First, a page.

Water quality indicators

Key measures provide a snapshot of conditions


Sarah Woolley monitors water quality in Lady Bird Lake at Red Bud Isle.

Colorado River Watch Network (CRWN) volunteers test for several key water quality indicators. The resulting water quality data provide baseline information, helps identify trends or changes in water quality and aids investigations into problems such as nonpoint-source pollution and nutrient enrichment. LCRA professional monitors conduct similar tests when they evaluate water quality. The testing provides data to LCRA, providing an early warning system for potential water pollution. For detailed information on water quality tests conducted by CRWN volunteers, see the CRWN Water Quality Monitoring Manual.

These are the key water-quality indicators:

  • Dissolved oxygen (DO)
    The DO test measures the amount of oxygen dissolved in the water. Oxygen is essential for both plants and animals, but high levels in water can be harmful to fish and other aquatic organisms. Nonpoint-source pollution can decrease the amount of dissolved oxygen in water, which can be harmful to fish and other aquatic organisms. The decomposition of leaf litter, grass clippings, sewage and runoff from feedlots decreases DO readings. Dissolved oxygen is measured in milligrams per liter (mg/L). Expected levels: 4.0 to 12.0 mg/L

  • Water temperature
    Aquatic organisms are dependent on certain temperature ranges for optimal health. Temperature affects many other parameters in water, including dissolved oxygen, types of plants and animals present and the susceptibility of organisms to parasites, pollution and disease. Causes of temperature change in water include weather conditions, shade and discharges from urban sources or groundwater inflows. Temperature is measured in degrees Celsius (°C). Seasonal trends: May to October: 22 to 35°C, November to April: 2 to 27°C

  • pH
    A pH test measures the alkalinity or acidity of water. A pH of 7 is neutral, below 7 is acidic and above 7 is basic or alkaline. Acid rain, from auto exhaust or other pollutants, causes a drop in the pH. Pollution from accidental spills, agricultural runoff and sewer overflows can also change the pH. Buffering capacity is water's ability to resist changes in pH, and is critical to the survival of aquatic life. The limestone soils of Central Texas act to neutralize these acids and often result in a more basic pH. While young fish and insect larvae are sensitive to a low pH (acid), extreme values on either end of the scale can be lethal to most organisms. Expected levels: 6.5 to 9.0

  • Escherichia coli (E. coli)
    E. coli is a fecal coliform bacteria that comes from human and animal waste. The Environmental Protection Agency uses E. coli measurements to determine whether fresh water is safe for recreation. Disease-causing bacteria, viruses and protozoans may be present in water that has elevated levels of E. coli. Levels of E. coli can increase during flooding. E. coli is measured in number of colony forming units. The EPA water quality standard for E. coli bacteria is 394 colony forming units per 100 mL.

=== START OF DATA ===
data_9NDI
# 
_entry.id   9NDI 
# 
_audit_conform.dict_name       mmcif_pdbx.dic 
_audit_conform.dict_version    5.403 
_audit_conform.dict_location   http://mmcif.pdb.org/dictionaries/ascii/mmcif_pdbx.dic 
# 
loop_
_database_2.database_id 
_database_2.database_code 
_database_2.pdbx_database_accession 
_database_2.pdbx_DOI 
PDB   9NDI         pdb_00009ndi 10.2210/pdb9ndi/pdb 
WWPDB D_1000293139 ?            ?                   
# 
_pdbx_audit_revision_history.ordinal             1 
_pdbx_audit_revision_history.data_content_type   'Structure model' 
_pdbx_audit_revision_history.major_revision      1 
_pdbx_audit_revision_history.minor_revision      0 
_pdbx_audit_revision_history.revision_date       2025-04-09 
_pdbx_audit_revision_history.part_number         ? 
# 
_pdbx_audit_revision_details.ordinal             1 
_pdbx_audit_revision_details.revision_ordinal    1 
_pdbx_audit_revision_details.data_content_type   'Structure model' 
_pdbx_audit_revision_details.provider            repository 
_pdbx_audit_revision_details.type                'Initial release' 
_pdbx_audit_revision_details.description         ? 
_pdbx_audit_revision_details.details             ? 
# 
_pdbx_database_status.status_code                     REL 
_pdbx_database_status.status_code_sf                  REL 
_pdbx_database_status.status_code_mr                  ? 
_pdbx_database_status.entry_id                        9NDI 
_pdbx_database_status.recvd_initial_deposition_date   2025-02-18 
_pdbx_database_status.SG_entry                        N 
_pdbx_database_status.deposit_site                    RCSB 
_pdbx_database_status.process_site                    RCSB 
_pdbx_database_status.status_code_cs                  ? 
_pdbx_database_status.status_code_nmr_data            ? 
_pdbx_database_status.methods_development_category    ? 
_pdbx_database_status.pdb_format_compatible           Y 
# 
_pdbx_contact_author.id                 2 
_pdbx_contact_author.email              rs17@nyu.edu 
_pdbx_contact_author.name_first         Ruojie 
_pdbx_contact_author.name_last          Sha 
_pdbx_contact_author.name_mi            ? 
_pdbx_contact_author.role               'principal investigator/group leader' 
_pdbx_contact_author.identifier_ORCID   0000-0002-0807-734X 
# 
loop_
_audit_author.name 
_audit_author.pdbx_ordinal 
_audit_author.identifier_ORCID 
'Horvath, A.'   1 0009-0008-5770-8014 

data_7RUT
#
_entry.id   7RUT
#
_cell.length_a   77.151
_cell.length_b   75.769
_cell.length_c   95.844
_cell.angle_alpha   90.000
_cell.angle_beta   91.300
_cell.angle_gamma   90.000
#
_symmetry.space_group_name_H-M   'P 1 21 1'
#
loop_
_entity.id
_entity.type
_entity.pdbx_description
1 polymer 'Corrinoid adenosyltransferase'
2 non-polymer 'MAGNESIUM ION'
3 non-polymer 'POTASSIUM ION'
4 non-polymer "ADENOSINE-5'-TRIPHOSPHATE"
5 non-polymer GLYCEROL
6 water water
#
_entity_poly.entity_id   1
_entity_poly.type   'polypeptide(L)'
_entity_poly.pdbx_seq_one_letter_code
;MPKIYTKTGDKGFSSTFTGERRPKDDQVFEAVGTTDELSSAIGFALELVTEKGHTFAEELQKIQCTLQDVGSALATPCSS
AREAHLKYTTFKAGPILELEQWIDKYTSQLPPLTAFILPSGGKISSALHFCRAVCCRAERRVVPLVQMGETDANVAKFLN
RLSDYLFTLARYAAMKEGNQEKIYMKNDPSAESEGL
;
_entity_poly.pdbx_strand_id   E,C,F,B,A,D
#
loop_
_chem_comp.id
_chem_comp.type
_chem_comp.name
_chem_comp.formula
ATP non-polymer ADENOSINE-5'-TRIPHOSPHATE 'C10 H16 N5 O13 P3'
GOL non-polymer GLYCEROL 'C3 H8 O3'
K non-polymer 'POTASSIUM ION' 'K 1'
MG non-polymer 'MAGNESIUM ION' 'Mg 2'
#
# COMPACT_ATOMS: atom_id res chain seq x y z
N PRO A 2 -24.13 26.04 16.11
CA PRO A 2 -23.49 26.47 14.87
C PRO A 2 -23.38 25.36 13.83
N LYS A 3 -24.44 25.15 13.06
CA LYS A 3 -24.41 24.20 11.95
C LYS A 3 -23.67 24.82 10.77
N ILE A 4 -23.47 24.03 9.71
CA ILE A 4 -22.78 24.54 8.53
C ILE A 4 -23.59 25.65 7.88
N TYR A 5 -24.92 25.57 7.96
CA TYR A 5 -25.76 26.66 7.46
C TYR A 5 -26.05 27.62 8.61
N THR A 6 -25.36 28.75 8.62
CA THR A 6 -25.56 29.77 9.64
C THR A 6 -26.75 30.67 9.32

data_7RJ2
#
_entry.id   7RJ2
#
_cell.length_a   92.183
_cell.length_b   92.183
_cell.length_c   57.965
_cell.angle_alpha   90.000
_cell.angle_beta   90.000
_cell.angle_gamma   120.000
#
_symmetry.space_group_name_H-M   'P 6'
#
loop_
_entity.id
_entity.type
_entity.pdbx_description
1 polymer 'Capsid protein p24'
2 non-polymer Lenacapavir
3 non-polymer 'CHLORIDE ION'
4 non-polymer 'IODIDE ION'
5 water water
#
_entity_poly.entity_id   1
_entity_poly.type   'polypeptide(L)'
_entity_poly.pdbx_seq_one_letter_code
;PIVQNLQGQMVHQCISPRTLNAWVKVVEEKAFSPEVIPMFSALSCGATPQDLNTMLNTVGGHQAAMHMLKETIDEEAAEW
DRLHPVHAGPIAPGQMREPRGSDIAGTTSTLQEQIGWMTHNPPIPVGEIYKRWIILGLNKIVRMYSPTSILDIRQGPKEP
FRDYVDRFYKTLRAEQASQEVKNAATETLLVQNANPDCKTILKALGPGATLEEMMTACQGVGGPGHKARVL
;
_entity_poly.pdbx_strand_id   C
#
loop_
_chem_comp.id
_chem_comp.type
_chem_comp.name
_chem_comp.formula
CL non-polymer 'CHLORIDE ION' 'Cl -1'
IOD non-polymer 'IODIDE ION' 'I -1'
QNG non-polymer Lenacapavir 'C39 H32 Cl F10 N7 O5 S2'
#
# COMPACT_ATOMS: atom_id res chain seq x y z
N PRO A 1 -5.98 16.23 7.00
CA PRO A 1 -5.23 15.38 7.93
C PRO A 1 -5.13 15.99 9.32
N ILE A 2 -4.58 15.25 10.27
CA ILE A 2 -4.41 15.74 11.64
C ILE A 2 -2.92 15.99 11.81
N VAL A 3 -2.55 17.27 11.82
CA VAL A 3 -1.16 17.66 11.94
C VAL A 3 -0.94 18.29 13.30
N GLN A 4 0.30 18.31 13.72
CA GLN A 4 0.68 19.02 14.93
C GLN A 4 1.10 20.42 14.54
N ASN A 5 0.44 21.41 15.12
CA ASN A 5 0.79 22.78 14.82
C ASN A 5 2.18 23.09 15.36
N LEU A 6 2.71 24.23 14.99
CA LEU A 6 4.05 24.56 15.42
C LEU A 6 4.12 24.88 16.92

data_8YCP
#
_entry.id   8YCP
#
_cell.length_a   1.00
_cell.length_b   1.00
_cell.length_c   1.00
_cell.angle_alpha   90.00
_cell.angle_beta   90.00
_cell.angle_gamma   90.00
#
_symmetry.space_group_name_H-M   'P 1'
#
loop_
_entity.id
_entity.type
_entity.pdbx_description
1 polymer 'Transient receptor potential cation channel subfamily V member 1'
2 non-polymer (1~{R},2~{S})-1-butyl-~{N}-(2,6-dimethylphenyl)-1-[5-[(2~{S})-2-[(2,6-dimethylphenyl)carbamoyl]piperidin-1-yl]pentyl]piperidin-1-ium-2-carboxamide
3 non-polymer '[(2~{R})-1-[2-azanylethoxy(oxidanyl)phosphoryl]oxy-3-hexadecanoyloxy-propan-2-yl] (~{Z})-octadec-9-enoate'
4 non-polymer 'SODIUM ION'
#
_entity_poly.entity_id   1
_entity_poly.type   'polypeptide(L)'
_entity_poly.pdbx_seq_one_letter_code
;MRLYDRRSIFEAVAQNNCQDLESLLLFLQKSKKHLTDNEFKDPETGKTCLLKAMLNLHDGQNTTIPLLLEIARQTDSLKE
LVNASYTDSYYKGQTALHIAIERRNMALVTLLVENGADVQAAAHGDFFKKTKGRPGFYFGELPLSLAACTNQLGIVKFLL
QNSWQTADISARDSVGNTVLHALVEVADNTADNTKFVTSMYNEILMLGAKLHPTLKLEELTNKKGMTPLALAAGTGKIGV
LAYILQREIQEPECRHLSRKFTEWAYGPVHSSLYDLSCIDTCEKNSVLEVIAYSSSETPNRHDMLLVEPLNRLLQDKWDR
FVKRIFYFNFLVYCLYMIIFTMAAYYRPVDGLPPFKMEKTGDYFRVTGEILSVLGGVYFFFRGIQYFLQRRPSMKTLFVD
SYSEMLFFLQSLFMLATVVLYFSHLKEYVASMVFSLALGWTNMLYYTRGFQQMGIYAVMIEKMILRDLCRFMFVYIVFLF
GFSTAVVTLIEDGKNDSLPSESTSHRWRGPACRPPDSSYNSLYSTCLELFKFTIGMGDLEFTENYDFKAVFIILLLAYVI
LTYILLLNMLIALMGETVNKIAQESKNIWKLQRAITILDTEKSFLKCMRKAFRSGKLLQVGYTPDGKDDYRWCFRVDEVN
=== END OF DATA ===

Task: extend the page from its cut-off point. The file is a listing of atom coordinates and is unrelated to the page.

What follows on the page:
• Specific conductance
    The specific conductance test measures the ability of water to pass an electrical current. Conductivity in water is affected by inorganic dissolved solids such as chloride, sulfate, sodium, calcium and others. Conductivity in streams and rivers is affected by the geology of the area through which the water flows. Streams that run through granite bedrock will have lower conductivity, and those that flow through limestone and clay will have higher conductivity. High conductance readings also can come from industrial pollution or urban runoff, such as water flowing from streets, buildings and parking lots. Extended dry periods and low flow conditions also contribute to higher conductance. Organic compounds, such as oil, do not conduct electrical current very well, so an oil spill tends to lower the conductivity of the water. Temperature also affects conductivity; warm water has a higher conductivity. Specific conductance is measured in microsiemens per centimeter (µS/cm). Expected levels: 300 to 700 µS/cm in most of the Colorado River watershed; higher near San Saba and the coast.

  • Nitrates
    Nitrogen is a nutrient necessary for growth of all living organisms. The CRWN nitrogen tests measure nitrate (NO3-N). Excessive amounts of nitrates increase algae growth. Algae can rob the water of dissolved oxygen and eventually kill fish and other aquatic life. Sources of nitrates may include human and animal wastes, industrial pollutants and nonpoint-source runoff from heavily fertilized croplands and lawns. Under certain conditions, high levels of nitrates (10 mg/L or more) in drinking water can be toxic to humans. High levels of nitrates in drinking water have been linked to serious illness and even death in infants. Nitrates are measured in milligrams per liter (mg/L). Expected levels: less than 1.0mg/L.

  • Transparency
    Transparency measures how far light can penetrate a body of water. Sunlight provides the energy for photosynthesis and determines the depth at which algae and other plants can grow, defining the ecological make-up of a water body. A change in water clarity may be noticed after heavy rains, as silt and debris can run off, causing the visibility to decrease. Transparency usually decreases in the summer when plankton, silt and organic matter are more likely to be prevalent. CRWN uses Secchi disks and transparency tubes to measure transparency.

  • Visual tests
    Monitors also record physical observations of water. Volunteers record water clarity and presence of plants and other aquatic life. They also may report the amount of rainfall received in the area.

To view data collected by our program, see CRWN Monitoring Sites and Data